Articles Tagged with medical products liability

In recent years there have been hundreds of personal injury lawsuits filed against Mentor, the manufacturer of ObTape, a mesh sling used to treat urinary incontinence. According to a 2009 report in the New York Times, Mentor stopped selling ObTape in 2006 after reports emerged that pieces of the mesh sling were breaking off inside of patients. This rendered the devices ineffective in stopping incontinence and led to a variety of additional side effects, such as chronic bladder inflammation.

Taylor v. Mentor Worldwide LLC

Eventually, more than 800 lawsuits against Mentor, which is now owned by Johnson & Johnson, were consolidated as part of a multi-district litigation (MDL) proceeding here in Georgia. One of the first cases from this MDL to go to trial involved a woman named Teresa Taylor. She specifically accused Mentor of design defects in ObTape.

As we get older, it seems we need to take more and more prescription medications just to get through the day. We trust our doctors and pharmacists to ensure that these drugs are safe–not just on their own, but also when taken in combination with one another. But when this trust fails, and the patient suffers, who can be held legally responsible?

Allen v. The Kroger Company

A case now pending before a federal judge in Macon raises this exact question. The plaintiff is the mother of a woman who died after taking a combination of amitriptyline, a medication used to treat various types of mental illness, and morphine. According to the plaintiff’s lawsuit, her daughter had prescriptions for both medications, which were filled at the defendant’s pharmacy six days apart.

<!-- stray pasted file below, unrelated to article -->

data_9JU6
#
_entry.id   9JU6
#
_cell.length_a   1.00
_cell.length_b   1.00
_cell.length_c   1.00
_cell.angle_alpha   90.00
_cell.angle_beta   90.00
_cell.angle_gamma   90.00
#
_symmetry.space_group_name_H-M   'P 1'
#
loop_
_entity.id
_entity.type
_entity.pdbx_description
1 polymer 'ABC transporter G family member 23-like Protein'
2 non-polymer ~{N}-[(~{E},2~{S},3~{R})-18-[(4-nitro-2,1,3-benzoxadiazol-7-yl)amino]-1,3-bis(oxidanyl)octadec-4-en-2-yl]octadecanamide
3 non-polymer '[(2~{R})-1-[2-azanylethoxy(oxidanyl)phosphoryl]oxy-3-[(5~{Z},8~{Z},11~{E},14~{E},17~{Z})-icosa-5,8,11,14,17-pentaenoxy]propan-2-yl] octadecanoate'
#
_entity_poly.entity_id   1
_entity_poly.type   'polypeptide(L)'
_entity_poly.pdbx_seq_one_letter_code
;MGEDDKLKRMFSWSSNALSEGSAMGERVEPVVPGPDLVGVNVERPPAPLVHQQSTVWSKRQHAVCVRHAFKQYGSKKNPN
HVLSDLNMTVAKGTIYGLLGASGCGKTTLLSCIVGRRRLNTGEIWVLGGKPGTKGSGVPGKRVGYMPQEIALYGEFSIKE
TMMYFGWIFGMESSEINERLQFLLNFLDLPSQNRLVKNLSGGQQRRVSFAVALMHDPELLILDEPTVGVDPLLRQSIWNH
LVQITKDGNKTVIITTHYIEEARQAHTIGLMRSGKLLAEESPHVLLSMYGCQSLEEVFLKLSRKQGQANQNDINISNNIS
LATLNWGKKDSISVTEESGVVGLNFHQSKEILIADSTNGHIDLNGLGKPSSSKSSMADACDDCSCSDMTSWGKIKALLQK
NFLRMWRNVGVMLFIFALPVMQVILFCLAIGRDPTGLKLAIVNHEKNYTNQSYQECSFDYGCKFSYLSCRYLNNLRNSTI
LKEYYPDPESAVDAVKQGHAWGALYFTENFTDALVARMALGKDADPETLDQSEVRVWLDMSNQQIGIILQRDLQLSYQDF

When it comes to surgical procedures, any Georgia healthcare professional will tell you their top safety priority is ensuring the proper sterilization of any equipment that gets near the patient’s body. Indeed, there is always a risk of transmitting a potentially lethal infection to a patient, even during “routine” surgery.

Collett v. Olympus Optical Co.

Of course, doctors and nurses are only effective in preventing infections if they have the right tools. So, what happens when a medical device manufacturer produces a defective product? The patient may suffer an infection and be forced to seek damages in court.

The right to a jury trial is a basic tenet of our legal system. Jurors are entrusted to carefully consider all of the evidence and return a verdict in accordance with the law. Of course, there are times when a jury’s verdict is so inconsistent with the facts that a judge or appellate court must intervene in order to protect the interests of the plaintiff alleging a personal injury.

Evans v. Rockdale Hospital, LLC

For instance, the Georgia Court of Appeals recently ordered a new trial in a medical malpractice case because the jury contradicted itself. It found the defendant liable for a serious act of medical malpractice, yet awarded the plaintiff zero damages for her pain and suffering. The appeals court said such a verdict “shocks the conscience” and necessitated a full retrial of the case before a new jury.

Every year thousands of Americans are injured or even killed due to defective medical products. While most manufacturers are responsible and take care to properly test a medical device or drug before introducing it into the marketplace, there are still cases where a defective product makes it to the patient. When that defect causes harm, it can take many years of litigation before the patient receives compensation.

Christiansen v. Wright Medical Technology Incorporated

Recently a federal judge in Atlanta rejected a medical device manufacturer’s bid to throw out a jury verdict arising from a product liability claim. Although the judge refused to disturb most of the jury’s findings on liability and damages, he did cut its punitive damages award by nearly 90%.